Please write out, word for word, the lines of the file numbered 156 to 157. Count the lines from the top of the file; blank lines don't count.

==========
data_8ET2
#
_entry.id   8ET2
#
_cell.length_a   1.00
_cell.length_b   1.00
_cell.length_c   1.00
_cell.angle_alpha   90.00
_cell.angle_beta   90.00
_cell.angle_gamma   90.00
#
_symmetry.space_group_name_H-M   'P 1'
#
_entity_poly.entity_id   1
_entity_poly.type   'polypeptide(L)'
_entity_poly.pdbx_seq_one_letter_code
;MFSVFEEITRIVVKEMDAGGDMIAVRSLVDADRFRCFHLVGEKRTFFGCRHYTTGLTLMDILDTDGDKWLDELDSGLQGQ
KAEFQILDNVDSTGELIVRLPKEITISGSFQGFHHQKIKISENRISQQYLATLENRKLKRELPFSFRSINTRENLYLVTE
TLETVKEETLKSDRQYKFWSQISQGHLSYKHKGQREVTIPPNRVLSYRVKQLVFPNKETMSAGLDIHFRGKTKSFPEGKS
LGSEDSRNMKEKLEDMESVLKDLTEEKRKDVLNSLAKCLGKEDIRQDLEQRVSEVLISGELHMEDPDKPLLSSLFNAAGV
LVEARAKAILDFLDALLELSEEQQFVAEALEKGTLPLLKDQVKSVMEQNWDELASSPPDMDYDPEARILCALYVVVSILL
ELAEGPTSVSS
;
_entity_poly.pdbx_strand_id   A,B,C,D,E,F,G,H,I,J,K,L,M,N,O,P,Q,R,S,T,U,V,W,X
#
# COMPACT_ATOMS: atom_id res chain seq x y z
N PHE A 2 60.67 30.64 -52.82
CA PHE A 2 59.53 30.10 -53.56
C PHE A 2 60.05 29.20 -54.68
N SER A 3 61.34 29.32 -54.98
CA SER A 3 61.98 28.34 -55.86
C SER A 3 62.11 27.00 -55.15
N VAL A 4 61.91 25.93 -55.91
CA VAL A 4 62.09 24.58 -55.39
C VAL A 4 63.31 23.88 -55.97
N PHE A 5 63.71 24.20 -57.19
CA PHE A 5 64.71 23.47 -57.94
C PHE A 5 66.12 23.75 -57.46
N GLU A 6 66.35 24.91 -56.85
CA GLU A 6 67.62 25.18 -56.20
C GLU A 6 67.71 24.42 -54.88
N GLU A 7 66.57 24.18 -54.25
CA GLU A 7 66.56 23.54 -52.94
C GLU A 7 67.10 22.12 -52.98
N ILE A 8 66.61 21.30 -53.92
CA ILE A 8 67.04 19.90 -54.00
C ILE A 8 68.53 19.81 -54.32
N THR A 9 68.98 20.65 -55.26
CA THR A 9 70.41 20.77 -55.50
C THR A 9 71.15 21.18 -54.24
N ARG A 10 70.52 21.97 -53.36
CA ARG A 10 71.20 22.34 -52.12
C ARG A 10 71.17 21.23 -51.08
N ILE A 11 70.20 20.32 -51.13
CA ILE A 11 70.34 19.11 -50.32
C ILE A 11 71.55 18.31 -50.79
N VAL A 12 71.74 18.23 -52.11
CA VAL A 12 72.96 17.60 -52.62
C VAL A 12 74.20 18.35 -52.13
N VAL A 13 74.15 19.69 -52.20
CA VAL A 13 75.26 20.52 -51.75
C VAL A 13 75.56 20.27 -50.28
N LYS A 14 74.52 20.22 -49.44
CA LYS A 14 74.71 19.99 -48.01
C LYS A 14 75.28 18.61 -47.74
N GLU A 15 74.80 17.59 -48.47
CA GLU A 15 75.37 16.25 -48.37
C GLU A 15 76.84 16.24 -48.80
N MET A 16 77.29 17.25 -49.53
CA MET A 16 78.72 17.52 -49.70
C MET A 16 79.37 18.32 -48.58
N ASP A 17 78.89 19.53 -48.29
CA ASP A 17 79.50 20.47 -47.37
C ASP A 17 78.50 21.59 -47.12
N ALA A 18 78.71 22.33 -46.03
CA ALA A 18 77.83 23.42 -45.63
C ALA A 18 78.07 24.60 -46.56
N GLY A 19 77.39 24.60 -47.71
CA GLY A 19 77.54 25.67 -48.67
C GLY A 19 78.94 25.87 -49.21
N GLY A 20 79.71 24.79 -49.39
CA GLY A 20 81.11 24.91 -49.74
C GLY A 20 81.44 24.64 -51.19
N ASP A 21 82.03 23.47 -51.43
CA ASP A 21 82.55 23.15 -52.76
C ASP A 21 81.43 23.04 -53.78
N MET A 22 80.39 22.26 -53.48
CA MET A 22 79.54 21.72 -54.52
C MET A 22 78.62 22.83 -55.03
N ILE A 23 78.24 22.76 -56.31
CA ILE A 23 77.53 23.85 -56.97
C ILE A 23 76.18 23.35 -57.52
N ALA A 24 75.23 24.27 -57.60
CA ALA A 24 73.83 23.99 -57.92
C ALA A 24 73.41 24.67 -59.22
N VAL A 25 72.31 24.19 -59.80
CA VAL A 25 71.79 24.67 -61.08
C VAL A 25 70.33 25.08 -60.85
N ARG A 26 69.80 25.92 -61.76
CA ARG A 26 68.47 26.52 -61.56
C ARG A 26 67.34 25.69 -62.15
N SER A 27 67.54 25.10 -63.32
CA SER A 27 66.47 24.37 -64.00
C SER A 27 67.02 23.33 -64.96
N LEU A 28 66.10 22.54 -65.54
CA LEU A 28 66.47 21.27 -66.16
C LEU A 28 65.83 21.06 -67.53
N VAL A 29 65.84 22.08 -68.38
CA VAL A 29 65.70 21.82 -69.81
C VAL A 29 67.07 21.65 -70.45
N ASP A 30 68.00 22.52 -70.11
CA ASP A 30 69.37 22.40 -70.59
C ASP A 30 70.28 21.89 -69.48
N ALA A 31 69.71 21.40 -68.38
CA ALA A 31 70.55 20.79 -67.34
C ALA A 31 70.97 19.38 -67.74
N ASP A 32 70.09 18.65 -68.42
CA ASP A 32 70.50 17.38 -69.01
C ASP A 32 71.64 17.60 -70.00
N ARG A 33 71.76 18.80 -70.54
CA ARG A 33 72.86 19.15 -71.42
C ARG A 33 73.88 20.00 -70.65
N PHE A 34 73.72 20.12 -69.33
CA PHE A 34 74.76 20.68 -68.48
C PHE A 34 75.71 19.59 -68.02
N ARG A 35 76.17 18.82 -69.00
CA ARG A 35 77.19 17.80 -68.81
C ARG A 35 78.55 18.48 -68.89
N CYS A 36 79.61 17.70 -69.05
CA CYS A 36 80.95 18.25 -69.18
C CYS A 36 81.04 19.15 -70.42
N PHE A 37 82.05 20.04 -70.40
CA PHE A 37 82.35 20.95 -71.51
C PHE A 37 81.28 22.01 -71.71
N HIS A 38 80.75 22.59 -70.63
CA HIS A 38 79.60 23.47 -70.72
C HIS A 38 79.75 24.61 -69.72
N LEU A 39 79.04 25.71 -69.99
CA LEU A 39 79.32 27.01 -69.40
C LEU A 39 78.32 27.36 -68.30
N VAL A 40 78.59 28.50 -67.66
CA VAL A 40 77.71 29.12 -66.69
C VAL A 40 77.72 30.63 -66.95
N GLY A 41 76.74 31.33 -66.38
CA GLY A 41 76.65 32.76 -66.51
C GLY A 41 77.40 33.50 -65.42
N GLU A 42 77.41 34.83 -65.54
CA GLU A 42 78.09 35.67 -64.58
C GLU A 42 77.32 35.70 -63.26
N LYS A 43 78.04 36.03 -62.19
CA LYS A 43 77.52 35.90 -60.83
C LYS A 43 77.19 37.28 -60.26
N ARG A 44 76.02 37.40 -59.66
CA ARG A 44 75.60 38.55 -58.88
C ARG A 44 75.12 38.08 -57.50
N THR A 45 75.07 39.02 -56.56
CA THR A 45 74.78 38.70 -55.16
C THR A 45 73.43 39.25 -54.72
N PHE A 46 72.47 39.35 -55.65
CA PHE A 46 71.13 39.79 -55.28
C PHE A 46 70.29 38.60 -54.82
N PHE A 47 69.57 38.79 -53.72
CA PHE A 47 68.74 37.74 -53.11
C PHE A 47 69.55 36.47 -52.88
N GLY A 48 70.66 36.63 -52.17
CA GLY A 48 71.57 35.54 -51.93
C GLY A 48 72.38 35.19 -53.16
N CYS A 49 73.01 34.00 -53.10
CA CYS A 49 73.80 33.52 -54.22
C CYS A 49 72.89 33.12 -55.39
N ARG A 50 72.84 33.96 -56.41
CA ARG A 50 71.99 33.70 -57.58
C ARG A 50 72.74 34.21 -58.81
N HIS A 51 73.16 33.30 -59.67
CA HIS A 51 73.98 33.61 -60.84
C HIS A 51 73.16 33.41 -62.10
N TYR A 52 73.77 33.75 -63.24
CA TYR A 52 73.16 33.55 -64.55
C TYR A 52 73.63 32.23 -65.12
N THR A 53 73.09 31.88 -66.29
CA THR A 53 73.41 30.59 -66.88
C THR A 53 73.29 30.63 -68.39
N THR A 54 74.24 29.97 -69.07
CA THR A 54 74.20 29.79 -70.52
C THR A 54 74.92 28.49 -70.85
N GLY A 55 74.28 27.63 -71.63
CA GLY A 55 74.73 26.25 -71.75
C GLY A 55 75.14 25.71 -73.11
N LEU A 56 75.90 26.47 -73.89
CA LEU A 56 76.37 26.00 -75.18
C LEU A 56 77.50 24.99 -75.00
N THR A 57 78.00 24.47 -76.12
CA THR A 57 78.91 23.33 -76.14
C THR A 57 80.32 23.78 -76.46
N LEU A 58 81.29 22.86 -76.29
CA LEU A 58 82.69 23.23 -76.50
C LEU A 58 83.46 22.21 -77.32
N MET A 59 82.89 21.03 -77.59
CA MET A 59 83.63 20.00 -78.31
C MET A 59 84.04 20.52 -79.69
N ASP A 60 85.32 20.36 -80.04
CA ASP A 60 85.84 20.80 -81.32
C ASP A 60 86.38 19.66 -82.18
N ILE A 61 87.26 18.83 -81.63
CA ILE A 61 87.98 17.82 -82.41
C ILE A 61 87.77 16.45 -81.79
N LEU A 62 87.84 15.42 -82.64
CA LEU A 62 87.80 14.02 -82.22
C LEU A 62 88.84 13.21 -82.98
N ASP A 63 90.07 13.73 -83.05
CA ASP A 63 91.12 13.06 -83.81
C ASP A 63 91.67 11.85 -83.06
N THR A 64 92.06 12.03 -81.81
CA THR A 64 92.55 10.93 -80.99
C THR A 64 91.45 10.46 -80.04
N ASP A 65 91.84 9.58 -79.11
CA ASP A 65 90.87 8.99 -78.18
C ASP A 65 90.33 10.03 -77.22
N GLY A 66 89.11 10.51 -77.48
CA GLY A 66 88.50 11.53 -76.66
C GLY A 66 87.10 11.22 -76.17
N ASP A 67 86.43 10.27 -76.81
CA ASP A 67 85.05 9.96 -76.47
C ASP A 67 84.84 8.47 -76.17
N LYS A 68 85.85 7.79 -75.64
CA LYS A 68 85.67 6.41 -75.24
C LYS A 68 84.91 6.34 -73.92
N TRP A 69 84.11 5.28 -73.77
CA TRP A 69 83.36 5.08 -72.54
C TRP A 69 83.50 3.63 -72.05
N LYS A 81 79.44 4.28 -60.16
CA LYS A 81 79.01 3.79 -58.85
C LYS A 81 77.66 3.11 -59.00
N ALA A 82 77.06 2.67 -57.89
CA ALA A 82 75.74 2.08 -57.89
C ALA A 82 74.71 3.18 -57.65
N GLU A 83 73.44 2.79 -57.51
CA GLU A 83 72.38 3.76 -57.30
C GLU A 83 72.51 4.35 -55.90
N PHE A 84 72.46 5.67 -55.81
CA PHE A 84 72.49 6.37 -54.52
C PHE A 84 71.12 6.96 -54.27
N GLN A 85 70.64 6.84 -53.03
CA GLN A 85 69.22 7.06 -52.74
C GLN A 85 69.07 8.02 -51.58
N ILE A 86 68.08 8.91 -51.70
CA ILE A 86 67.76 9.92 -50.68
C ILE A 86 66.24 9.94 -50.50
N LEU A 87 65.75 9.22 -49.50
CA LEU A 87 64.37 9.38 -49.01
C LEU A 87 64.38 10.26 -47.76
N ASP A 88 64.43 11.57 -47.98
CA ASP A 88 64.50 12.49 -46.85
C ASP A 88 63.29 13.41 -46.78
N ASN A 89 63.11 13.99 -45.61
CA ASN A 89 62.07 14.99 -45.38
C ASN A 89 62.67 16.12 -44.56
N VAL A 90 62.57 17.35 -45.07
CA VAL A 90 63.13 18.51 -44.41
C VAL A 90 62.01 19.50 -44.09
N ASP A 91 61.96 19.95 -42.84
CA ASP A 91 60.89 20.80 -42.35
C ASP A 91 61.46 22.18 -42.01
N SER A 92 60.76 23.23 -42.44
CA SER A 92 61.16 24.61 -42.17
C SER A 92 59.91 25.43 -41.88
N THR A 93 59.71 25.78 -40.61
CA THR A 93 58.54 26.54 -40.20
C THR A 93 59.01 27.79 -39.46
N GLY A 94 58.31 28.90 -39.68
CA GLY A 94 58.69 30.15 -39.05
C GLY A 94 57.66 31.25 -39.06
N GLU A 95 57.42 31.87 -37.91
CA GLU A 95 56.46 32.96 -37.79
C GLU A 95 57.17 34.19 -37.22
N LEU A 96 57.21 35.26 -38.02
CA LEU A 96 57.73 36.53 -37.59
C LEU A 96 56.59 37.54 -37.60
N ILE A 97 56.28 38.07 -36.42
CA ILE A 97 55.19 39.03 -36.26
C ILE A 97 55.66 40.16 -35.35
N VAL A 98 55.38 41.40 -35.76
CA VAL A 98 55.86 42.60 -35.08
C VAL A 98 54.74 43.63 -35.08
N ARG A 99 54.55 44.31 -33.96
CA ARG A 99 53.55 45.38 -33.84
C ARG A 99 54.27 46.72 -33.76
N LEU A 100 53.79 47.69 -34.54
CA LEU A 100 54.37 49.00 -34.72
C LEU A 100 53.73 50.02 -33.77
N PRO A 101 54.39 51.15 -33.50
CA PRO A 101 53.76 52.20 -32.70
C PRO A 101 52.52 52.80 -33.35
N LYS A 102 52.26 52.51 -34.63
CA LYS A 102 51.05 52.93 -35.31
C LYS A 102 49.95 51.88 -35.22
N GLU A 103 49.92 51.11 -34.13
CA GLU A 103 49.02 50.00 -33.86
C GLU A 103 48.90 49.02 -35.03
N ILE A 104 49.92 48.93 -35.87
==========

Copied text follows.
N THR A 45 75.07 39.02 -56.56
CA THR A 45 74.78 38.70 -55.16